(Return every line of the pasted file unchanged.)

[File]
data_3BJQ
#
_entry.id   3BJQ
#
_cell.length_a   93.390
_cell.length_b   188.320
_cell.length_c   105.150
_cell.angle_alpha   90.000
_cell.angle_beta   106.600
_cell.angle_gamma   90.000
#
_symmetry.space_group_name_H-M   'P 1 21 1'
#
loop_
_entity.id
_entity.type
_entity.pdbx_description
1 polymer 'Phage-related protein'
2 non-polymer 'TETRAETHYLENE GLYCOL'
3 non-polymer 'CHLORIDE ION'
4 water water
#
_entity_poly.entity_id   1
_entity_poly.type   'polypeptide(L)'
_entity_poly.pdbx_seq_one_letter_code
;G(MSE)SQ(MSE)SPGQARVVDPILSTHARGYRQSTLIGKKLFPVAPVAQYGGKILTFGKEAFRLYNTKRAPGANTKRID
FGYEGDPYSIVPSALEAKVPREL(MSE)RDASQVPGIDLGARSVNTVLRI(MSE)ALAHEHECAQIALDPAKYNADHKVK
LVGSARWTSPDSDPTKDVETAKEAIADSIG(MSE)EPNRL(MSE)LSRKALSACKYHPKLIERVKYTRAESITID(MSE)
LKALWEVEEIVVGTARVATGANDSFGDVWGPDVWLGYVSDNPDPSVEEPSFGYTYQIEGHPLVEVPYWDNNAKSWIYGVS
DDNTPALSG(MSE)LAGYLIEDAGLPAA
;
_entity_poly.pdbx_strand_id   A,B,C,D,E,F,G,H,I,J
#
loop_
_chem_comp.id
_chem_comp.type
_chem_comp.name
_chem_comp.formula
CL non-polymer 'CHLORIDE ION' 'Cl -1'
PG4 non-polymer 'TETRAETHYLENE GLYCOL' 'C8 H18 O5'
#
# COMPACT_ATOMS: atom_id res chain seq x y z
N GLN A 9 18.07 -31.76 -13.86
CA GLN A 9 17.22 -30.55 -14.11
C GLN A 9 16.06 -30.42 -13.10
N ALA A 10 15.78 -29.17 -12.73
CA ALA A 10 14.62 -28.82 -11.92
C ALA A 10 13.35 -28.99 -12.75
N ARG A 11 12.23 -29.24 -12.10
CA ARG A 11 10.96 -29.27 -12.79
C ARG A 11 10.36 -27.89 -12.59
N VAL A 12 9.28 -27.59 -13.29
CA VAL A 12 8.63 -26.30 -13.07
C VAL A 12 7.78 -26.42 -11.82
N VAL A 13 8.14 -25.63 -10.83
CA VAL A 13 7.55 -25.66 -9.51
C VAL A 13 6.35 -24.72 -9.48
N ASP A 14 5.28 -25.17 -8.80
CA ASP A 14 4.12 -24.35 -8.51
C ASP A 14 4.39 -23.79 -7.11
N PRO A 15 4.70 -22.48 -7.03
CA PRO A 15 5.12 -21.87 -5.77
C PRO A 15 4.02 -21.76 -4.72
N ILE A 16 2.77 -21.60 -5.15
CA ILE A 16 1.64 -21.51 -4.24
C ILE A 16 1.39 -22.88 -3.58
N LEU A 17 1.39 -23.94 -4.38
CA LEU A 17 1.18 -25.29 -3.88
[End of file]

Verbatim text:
data_3BJQ
#
_entry.id   3BJQ
#
_cell.length_a   93.390
_cell.length_b   188.320
_cell.length_c   105.150
_cell.angle_alpha   90.000
_cell.angle_beta   106.600
_cell.angle_gamma   90.000
#
_symmetry.space_group_name_H-M   'P 1 21 1'
#
loop_
_entity.id
_entity.type
_entity.pdbx_description
1 polymer 'Phage-related protein'
2 non-polymer 'TETRAETHYLENE GLYCOL'
3 non-polymer 'CHLORIDE ION'
4 water water
#
_entity_poly.entity_id   1
_entity_poly.type   'polypeptide(L)'
_entity_poly.pdbx_seq_one_letter_code
;G(MSE)SQ(MSE)SPGQARVVDPILSTHARGYRQSTLIGKKLFPVAPVAQYGGKILTFGKEAFRLYNTKRAPGANTKRID
FGYEGDPYSIVPSALEAKVPREL(MSE)RDASQVPGIDLGARSVNTVLRI(MSE)ALAHEHECAQIALDPAKYNADHKVK
LVGSARWTSPDSDPTKDVETAKEAIADSIG(MSE)EPNRL(MSE)LSRKALSACKYHPKLIERVKYTRAESITID(MSE)
LKALWEVEEIVVGTARVATGANDSFGDVWGPDVWLGYVSDNPDPSVEEPSFGYTYQIEGHPLVEVPYWDNNAKSWIYGVS
DDNTPALSG(MSE)LAGYLIEDAGLPAA
;
_entity_poly.pdbx_strand_id   A,B,C,D,E,F,G,H,I,J
#
loop_
_chem_comp.id
_chem_comp.type
_chem_comp.name
_chem_comp.formula
CL non-polymer 'CHLORIDE ION' 'Cl -1'
PG4 non-polymer 'TETRAETHYLENE GLYCOL' 'C8 H18 O5'
#
# COMPACT_ATOMS: atom_id res chain seq x y z
N GLN A 9 18.07 -31.76 -13.86
CA GLN A 9 17.22 -30.55 -14.11
C GLN A 9 16.06 -30.42 -13.10
N ALA A 10 15.78 -29.17 -12.73
CA ALA A 10 14.62 -28.82 -11.92
C ALA A 10 13.35 -28.99 -12.75
N ARG A 11 12.23 -29.24 -12.10
CA ARG A 11 10.96 -29.27 -12.79
C ARG A 11 10.36 -27.89 -12.59
N VAL A 12 9.28 -27.59 -13.29
CA VAL A 12 8.63 -26.30 -13.07
C VAL A 12 7.78 -26.42 -11.82
N VAL A 13 8.14 -25.63 -10.83
CA VAL A 13 7.55 -25.66 -9.51
C VAL A 13 6.35 -24.72 -9.48
N ASP A 14 5.28 -25.17 -8.80
CA ASP A 14 4.12 -24.35 -8.51
C ASP A 14 4.39 -23.79 -7.11
N PRO A 15 4.70 -22.48 -7.03
CA PRO A 15 5.12 -21.87 -5.77
C PRO A 15 4.02 -21.76 -4.72
N ILE A 16 2.77 -21.60 -5.15
CA ILE A 16 1.64 -21.51 -4.24
C ILE A 16 1.39 -22.88 -3.58
N LEU A 17 1.39 -23.94 -4.38
CA LEU A 17 1.18 -25.29 -3.88